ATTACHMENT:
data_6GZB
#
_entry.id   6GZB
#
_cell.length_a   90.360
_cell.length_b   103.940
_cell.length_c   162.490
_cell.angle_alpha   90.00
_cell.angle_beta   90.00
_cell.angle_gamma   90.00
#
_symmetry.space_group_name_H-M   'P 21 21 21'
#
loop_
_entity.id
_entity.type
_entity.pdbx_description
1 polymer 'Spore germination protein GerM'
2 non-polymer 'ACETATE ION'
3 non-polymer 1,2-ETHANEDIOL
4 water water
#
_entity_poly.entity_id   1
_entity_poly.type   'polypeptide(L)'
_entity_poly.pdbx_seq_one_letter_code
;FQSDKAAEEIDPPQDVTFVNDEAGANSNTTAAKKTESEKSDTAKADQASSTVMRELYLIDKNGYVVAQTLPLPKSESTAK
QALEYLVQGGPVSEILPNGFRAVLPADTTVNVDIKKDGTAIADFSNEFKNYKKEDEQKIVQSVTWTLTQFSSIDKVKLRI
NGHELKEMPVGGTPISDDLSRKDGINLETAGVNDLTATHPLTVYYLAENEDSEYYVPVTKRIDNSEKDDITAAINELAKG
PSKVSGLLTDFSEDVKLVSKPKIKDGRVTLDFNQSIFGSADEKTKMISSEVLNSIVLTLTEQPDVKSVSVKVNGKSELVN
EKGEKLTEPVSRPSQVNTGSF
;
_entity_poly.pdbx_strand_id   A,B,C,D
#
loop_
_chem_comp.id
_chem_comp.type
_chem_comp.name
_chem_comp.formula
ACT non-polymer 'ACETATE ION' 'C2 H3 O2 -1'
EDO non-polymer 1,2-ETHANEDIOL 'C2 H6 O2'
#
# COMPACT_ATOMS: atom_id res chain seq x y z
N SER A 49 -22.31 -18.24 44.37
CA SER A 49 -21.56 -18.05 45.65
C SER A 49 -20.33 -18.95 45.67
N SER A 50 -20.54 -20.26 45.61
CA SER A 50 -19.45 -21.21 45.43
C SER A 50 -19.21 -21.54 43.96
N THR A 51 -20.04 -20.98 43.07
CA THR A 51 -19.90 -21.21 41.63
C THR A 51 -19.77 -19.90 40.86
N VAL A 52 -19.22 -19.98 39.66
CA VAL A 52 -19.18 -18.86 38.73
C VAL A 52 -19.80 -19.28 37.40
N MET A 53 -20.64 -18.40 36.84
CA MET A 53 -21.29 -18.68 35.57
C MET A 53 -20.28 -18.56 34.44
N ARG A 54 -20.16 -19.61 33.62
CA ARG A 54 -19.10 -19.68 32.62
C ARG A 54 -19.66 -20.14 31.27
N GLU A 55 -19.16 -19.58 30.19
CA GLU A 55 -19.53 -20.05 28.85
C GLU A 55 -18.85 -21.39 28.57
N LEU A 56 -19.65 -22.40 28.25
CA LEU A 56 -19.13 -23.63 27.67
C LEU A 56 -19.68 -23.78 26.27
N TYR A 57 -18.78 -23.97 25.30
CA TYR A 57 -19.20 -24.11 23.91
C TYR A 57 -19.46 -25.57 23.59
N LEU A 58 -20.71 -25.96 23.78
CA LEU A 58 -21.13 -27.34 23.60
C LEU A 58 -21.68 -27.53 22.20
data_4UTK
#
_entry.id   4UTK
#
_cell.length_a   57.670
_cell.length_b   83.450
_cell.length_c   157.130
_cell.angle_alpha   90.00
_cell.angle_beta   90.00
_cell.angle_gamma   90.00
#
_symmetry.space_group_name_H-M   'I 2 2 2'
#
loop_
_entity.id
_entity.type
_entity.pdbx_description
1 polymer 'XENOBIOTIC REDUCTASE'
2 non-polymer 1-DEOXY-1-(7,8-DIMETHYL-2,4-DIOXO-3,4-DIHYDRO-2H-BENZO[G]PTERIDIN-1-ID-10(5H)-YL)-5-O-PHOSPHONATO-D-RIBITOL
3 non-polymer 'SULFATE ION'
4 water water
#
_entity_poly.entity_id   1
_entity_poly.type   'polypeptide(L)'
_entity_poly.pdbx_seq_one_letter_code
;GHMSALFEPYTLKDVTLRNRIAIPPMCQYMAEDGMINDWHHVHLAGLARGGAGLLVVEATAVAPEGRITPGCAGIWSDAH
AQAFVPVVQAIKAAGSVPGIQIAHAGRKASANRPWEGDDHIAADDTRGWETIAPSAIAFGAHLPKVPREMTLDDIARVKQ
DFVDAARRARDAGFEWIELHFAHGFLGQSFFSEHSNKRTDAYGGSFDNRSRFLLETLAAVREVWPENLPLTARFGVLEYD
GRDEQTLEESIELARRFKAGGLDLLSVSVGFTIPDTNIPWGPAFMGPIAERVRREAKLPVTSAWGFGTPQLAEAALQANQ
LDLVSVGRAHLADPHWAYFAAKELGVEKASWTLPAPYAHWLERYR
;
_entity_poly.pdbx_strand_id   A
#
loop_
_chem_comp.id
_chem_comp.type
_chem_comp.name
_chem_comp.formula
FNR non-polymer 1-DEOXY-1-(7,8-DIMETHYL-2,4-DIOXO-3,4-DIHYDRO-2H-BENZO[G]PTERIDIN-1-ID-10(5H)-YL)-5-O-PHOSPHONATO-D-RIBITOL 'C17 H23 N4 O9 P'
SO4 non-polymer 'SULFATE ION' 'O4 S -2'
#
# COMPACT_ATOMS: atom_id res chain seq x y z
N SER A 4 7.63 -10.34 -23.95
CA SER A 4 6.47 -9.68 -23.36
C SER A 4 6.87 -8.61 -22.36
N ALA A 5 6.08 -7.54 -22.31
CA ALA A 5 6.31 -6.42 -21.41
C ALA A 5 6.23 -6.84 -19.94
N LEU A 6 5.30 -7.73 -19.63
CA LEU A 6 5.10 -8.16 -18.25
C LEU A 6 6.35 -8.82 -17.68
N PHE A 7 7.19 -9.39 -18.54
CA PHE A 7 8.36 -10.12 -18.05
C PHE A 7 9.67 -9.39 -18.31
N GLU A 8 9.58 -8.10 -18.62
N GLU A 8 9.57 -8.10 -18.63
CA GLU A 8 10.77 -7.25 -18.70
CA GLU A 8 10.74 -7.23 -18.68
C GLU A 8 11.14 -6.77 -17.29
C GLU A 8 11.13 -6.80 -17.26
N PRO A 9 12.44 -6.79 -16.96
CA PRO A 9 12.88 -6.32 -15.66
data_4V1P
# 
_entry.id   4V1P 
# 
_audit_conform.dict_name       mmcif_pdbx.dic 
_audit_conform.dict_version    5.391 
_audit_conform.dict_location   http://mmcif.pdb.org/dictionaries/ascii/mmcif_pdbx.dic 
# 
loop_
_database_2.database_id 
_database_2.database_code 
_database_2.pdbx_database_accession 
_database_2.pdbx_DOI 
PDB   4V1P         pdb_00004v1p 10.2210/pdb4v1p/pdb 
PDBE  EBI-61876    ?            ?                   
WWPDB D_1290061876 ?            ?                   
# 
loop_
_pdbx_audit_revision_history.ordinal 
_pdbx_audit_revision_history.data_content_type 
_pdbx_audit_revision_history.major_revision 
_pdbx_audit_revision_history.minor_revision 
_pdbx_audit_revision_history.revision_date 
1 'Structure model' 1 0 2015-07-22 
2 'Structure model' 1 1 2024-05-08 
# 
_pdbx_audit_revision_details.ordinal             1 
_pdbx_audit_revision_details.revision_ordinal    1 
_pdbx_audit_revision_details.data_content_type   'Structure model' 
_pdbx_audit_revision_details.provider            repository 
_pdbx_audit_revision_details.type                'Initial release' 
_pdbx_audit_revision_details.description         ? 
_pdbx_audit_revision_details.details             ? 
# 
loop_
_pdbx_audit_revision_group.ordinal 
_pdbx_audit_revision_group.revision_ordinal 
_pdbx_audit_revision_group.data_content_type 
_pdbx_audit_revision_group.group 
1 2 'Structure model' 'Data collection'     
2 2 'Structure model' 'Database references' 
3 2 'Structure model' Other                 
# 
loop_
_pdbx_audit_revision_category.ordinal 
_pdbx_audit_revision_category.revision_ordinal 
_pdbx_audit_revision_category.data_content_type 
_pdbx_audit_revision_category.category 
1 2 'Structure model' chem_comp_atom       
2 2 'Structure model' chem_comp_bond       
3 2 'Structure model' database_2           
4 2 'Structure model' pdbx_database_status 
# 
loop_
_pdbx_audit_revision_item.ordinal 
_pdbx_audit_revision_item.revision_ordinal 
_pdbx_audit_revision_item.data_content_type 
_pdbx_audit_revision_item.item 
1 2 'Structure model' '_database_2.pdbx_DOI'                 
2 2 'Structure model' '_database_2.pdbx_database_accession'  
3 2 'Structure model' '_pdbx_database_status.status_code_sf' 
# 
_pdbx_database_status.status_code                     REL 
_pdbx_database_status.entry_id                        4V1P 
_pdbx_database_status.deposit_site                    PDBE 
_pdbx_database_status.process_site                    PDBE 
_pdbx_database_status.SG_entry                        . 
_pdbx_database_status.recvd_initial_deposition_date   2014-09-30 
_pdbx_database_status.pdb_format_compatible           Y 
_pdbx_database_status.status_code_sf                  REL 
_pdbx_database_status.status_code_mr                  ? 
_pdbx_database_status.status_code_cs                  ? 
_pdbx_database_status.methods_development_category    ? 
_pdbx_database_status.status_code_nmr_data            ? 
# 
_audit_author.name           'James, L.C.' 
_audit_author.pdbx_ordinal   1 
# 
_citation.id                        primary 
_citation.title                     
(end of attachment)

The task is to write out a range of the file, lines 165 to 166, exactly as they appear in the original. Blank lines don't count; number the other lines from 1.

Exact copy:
_pdbx_audit_revision_details.type                'Initial release' 
_pdbx_audit_revision_details.description         ? 